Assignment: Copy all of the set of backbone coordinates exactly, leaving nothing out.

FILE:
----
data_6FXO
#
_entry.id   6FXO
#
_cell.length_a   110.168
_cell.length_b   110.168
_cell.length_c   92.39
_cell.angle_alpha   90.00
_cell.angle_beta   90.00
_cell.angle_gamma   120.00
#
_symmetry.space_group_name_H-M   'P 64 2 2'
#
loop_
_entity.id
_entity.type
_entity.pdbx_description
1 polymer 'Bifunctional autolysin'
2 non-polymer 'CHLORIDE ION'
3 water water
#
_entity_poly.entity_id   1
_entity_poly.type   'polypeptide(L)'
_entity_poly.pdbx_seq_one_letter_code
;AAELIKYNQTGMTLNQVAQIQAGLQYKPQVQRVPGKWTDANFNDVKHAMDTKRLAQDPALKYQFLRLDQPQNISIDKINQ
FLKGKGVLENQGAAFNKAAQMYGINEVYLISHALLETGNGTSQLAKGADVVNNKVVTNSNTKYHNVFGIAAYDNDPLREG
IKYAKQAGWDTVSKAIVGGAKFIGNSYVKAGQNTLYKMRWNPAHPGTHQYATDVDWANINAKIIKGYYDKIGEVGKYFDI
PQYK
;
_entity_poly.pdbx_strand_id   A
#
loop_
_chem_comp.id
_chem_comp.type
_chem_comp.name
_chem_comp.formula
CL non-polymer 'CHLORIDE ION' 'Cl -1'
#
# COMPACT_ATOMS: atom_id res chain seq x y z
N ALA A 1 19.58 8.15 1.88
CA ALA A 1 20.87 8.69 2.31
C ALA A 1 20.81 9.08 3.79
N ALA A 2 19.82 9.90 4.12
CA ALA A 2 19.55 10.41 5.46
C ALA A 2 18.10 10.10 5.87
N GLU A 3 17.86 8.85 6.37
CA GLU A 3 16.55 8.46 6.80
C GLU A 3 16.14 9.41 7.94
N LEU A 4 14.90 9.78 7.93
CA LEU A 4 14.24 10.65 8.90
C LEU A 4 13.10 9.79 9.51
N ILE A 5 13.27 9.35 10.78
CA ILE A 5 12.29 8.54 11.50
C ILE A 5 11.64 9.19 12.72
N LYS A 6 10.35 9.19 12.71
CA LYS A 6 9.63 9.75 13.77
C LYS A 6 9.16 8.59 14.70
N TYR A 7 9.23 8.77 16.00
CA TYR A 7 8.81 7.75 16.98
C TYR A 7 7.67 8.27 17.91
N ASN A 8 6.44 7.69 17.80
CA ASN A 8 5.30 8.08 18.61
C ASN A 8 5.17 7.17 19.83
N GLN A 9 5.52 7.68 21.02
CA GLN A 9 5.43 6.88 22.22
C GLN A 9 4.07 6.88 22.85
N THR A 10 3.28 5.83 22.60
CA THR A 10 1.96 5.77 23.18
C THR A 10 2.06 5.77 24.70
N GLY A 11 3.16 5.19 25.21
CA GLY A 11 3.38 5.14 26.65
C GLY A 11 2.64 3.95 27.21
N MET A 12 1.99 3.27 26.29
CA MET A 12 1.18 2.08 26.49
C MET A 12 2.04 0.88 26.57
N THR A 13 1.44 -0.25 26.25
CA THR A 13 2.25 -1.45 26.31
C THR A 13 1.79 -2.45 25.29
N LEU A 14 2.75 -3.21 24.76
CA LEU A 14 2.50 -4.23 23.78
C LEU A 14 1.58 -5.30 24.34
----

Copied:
data_6FXO
#
_entry.id   6FXO
#
_cell.length_a   110.168
_cell.length_b   110.168
_cell.length_c   92.39
_cell.angle_alpha   90.00
_cell.angle_beta   90.00
_cell.angle_gamma   120.00
#
_symmetry.space_group_name_H-M   'P 64 2 2'
#
loop_
_entity.id
_entity.type
_entity.pdbx_description
1 polymer 'Bifunctional autolysin'
2 non-polymer 'CHLORIDE ION'
3 water water
#
_entity_poly.entity_id   1
_entity_poly.type   'polypeptide(L)'
_entity_poly.pdbx_seq_one_letter_code
;AAELIKYNQTGMTLNQVAQIQAGLQYKPQVQRVPGKWTDANFNDVKHAMDTKRLAQDPALKYQFLRLDQPQNISIDKINQ
FLKGKGVLENQGAAFNKAAQMYGINEVYLISHALLETGNGTSQLAKGADVVNNKVVTNSNTKYHNVFGIAAYDNDPLREG
IKYAKQAGWDTVSKAIVGGAKFIGNSYVKAGQNTLYKMRWNPAHPGTHQYATDVDWANINAKIIKGYYDKIGEVGKYFDI
PQYK
;
_entity_poly.pdbx_strand_id   A
#
loop_
_chem_comp.id
_chem_comp.type
_chem_comp.name
_chem_comp.formula
CL non-polymer 'CHLORIDE ION' 'Cl -1'
#
# COMPACT_ATOMS: atom_id res chain seq x y z
N ALA A 1 19.58 8.15 1.88
CA ALA A 1 20.87 8.69 2.31
C ALA A 1 20.81 9.08 3.79
N ALA A 2 19.82 9.90 4.12
CA ALA A 2 19.55 10.41 5.46
C ALA A 2 18.10 10.10 5.87
N GLU A 3 17.86 8.85 6.37
CA GLU A 3 16.55 8.46 6.80
C GLU A 3 16.14 9.41 7.94
N LEU A 4 14.90 9.78 7.93
CA LEU A 4 14.24 10.65 8.90
C LEU A 4 13.10 9.79 9.51
N ILE A 5 13.27 9.35 10.78
CA ILE A 5 12.29 8.54 11.50
C ILE A 5 11.64 9.19 12.72
N LYS A 6 10.35 9.19 12.71
CA LYS A 6 9.63 9.75 13.77
C LYS A 6 9.16 8.59 14.70
N TYR A 7 9.23 8.77 16.00
CA TYR A 7 8.81 7.75 16.98
C TYR A 7 7.67 8.27 17.91
N ASN A 8 6.44 7.69 17.80
CA ASN A 8 5.30 8.08 18.61
C ASN A 8 5.17 7.17 19.83
N GLN A 9 5.52 7.68 21.02
CA GLN A 9 5.43 6.88 22.22
C GLN A 9 4.07 6.88 22.85
N THR A 10 3.28 5.83 22.60
CA THR A 10 1.96 5.77 23.18
C THR A 10 2.06 5.77 24.70
N GLY A 11 3.16 5.19 25.21
CA GLY A 11 3.38 5.14 26.65
C GLY A 11 2.64 3.95 27.21
N MET A 12 1.99 3.27 26.29
CA MET A 12 1.18 2.08 26.49
C MET A 12 2.04 0.88 26.57
N THR A 13 1.44 -0.25 26.25
CA THR A 13 2.25 -1.45 26.31
C THR A 13 1.79 -2.45 25.29
N LEU A 14 2.75 -3.21 24.76
CA LEU A 14 2.50 -4.23 23.78
C LEU A 14 1.58 -5.30 24.34